but care must be taken to ensure that any such retouch, if it exists, matches
the position of the original scar, which extends through to the hairline,
since occasional ink blotches also occur on these stamps and may give rise to
false conclusions.

by Maria Nikolaevna Vitashovskaya

Part III


In the second half of the 16th century, the organizational structure of
the relay system was changed. By this time, the public did not present horssa
at the relay station and the peasant ploughman did not himself guide the mes-
sengers as before. For this latter purpose, people were utilized who had
horses, harness, a vehicle and other equipment necessary for the relay system.
The peasants who fulfilled the normal relay obligations for the entire commu-
nity were called "yamskio okhotniki" or "relay volunteers". The volunteers
were appointed for a long term and sometimes foran unlimited time. However,
this reform was not introduced at one stroke. For the relay routes, a group
of people gradually emerged, who hired themselves oub to go in turns as

Page 32 YNo. 66

messengers. They wore peasants and townsmen who chose the relay service as
a profession. Often the relay volunteers were brothers and sons of the yam-
shchik (postmaster) and they lived at the relay station without specified
duties. They received wages set aside for the guide, at the rate of l- den-
gas for 30 versts (20 miles) and even took payment from the alternate messen-
ger who hired them.

The public grew accustomed to the fact that there were people who were
always ready to go out as substitute messengers, both in bad weather and on
impassable roads. The relay volunteers wore also advantageous for the Govern-
ment. They were on hand at all times at the relay station and were always
ready to be sent wherever required. Thus it was no longer necessary for the
postmaster to choose peasants for conveying the messenger or envoy.

The public jumped to the conclusion that the relay volunteers would
always be on hand at the relay station. Hence, it was necessary to define the
status of the relay volunteers and to regulate their relationship with the
public. As a result, relay "slobodas" or settlements began to spring up
around the stations in the second half of the 16th century and special lands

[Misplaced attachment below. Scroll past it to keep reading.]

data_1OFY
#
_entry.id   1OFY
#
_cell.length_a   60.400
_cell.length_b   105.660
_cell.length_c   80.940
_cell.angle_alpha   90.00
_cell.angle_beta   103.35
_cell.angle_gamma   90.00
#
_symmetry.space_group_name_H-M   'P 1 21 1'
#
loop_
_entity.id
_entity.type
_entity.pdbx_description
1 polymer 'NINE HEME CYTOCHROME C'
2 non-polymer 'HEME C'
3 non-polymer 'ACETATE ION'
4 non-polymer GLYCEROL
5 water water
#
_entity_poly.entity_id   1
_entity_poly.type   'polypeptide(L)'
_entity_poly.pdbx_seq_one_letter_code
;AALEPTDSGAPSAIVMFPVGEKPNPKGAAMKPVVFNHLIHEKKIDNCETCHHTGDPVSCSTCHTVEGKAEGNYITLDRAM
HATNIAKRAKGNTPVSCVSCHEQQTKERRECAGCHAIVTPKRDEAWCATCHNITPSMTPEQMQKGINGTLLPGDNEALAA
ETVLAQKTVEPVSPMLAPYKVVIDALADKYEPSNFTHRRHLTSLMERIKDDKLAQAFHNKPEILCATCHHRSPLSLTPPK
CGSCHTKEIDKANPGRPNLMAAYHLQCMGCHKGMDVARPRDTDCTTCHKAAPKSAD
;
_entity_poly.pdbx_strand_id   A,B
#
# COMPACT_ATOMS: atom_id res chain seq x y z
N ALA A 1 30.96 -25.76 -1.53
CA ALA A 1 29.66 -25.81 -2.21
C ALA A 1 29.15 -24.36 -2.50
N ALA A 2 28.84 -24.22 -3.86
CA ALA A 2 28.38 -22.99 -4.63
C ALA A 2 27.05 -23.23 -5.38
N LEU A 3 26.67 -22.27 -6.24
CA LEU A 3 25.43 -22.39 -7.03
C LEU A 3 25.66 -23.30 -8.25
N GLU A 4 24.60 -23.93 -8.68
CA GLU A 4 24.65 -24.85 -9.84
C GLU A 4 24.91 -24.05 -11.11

were set aside for them.

The relay volunteers appeared at varying times. Thus, in letters patent
of the 16th century, granting amenities to the relay system mention was made
up to the 60s of that century about exemption of obligations due to the relay
station, including horses-with-carts, while after 70s, statements were made
about giving the relay obligations to the volunteers. In the Yaroslavl,
Rostov (Yaroslavsky) and Romanov districts, the volunteers and relay settle-
ments appeared between 1565 and 1580; at Novgorod and Pskov in 1560, while
for Moscow we know about the building of the Tvorskaya-Yamskaya settlement
in 1566, etc.

The Government sent "stroishchiki" (builders) whose duty it was to select
the relay volunteers and construct relay stations and settlements -. it gave
them appropriate orders. Those builders were generally drawn from the local
civil servants, but they built relay stations only on orders from Toscow.
Thus, for instance, an "osadny golova" (seigo official) and a "prikazchik"
(clerk) built the Mikhailov station, while Rakov, a native of Uglich, built
the station in that town, ctc.

At first, the builders were sent dirontly from Moscow. Ordinarily, they
were secretaries or the offspring of boyaxrs (noblemen). For especially imp-
ortant stations more influential poovlo wore sent out, such as Prince Ivan
Petrovich Pozharsky, who built the relay station at Tula in 1601.

Upon receiving his orders, the builder supplied himself with a list of
all people in a district who were registered with a particular relay station.